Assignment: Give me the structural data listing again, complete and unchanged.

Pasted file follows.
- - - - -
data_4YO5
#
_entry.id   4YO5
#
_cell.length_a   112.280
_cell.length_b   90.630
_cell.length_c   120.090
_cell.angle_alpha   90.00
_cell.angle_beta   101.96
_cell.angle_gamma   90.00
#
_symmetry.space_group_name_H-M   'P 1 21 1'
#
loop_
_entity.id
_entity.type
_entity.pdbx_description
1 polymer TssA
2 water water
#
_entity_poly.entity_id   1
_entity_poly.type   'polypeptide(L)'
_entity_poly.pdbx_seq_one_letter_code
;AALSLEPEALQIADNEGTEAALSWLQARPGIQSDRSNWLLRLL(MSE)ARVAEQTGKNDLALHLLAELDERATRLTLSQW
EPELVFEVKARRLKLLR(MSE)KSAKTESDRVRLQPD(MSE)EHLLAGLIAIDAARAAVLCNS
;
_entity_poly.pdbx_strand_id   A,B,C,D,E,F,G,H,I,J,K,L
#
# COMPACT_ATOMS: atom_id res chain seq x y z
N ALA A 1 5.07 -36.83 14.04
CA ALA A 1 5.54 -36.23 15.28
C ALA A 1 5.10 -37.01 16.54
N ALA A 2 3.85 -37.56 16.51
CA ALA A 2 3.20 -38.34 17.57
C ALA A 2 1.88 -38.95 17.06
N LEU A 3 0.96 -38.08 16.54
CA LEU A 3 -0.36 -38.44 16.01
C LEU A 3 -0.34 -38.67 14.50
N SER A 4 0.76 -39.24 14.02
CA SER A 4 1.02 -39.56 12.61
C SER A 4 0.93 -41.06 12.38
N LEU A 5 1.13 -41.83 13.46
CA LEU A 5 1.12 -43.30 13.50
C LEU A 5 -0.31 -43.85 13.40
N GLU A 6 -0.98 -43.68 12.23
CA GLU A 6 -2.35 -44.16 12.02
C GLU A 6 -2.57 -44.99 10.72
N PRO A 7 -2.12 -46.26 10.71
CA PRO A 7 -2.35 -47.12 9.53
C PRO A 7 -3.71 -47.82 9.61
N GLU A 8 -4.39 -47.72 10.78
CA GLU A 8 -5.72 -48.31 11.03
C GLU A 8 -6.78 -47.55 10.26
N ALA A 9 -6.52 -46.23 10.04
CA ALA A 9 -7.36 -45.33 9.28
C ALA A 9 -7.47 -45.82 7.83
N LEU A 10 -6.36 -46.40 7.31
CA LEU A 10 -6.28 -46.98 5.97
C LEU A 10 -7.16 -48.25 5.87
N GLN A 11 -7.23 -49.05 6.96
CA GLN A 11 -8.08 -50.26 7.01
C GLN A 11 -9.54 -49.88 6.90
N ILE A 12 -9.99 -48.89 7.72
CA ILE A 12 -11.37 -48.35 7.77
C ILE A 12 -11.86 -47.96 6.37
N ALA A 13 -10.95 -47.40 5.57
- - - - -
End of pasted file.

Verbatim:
data_4YO5
#
_entry.id   4YO5
#
_cell.length_a   112.280
_cell.length_b   90.630
_cell.length_c   120.090
_cell.angle_alpha   90.00
_cell.angle_beta   101.96
_cell.angle_gamma   90.00
#
_symmetry.space_group_name_H-M   'P 1 21 1'
#
loop_
_entity.id
_entity.type
_entity.pdbx_description
1 polymer TssA
2 water water
#
_entity_poly.entity_id   1
_entity_poly.type   'polypeptide(L)'
_entity_poly.pdbx_seq_one_letter_code
;AALSLEPEALQIADNEGTEAALSWLQARPGIQSDRSNWLLRLL(MSE)ARVAEQTGKNDLALHLLAELDERATRLTLSQW
EPELVFEVKARRLKLLR(MSE)KSAKTESDRVRLQPD(MSE)EHLLAGLIAIDAARAAVLCNS
;
_entity_poly.pdbx_strand_id   A,B,C,D,E,F,G,H,I,J,K,L
#
# COMPACT_ATOMS: atom_id res chain seq x y z
N ALA A 1 5.07 -36.83 14.04
CA ALA A 1 5.54 -36.23 15.28
C ALA A 1 5.10 -37.01 16.54
N ALA A 2 3.85 -37.56 16.51
CA ALA A 2 3.20 -38.34 17.57
C ALA A 2 1.88 -38.95 17.06
N LEU A 3 0.96 -38.08 16.54
CA LEU A 3 -0.36 -38.44 16.01
C LEU A 3 -0.34 -38.67 14.50
N SER A 4 0.76 -39.24 14.02
CA SER A 4 1.02 -39.56 12.61
C SER A 4 0.93 -41.06 12.38
N LEU A 5 1.13 -41.83 13.46
CA LEU A 5 1.12 -43.30 13.50
C LEU A 5 -0.31 -43.85 13.40
N GLU A 6 -0.98 -43.68 12.23
CA GLU A 6 -2.35 -44.16 12.02
C GLU A 6 -2.57 -44.99 10.72
N PRO A 7 -2.12 -46.26 10.71
CA PRO A 7 -2.35 -47.12 9.53
C PRO A 7 -3.71 -47.82 9.61
N GLU A 8 -4.39 -47.72 10.78
CA GLU A 8 -5.72 -48.31 11.03
C GLU A 8 -6.78 -47.55 10.26
N ALA A 9 -6.52 -46.23 10.04
CA ALA A 9 -7.36 -45.33 9.28
C ALA A 9 -7.47 -45.82 7.83
N LEU A 10 -6.36 -46.40 7.31
CA LEU A 10 -6.28 -46.98 5.97
C LEU A 10 -7.16 -48.25 5.87
N GLN A 11 -7.23 -49.05 6.96
CA GLN A 11 -8.08 -50.26 7.01
C GLN A 11 -9.54 -49.88 6.90
N ILE A 12 -9.99 -48.89 7.72
CA ILE A 12 -11.37 -48.35 7.77
C ILE A 12 -11.86 -47.96 6.37
N ALA A 13 -10.95 -47.40 5.57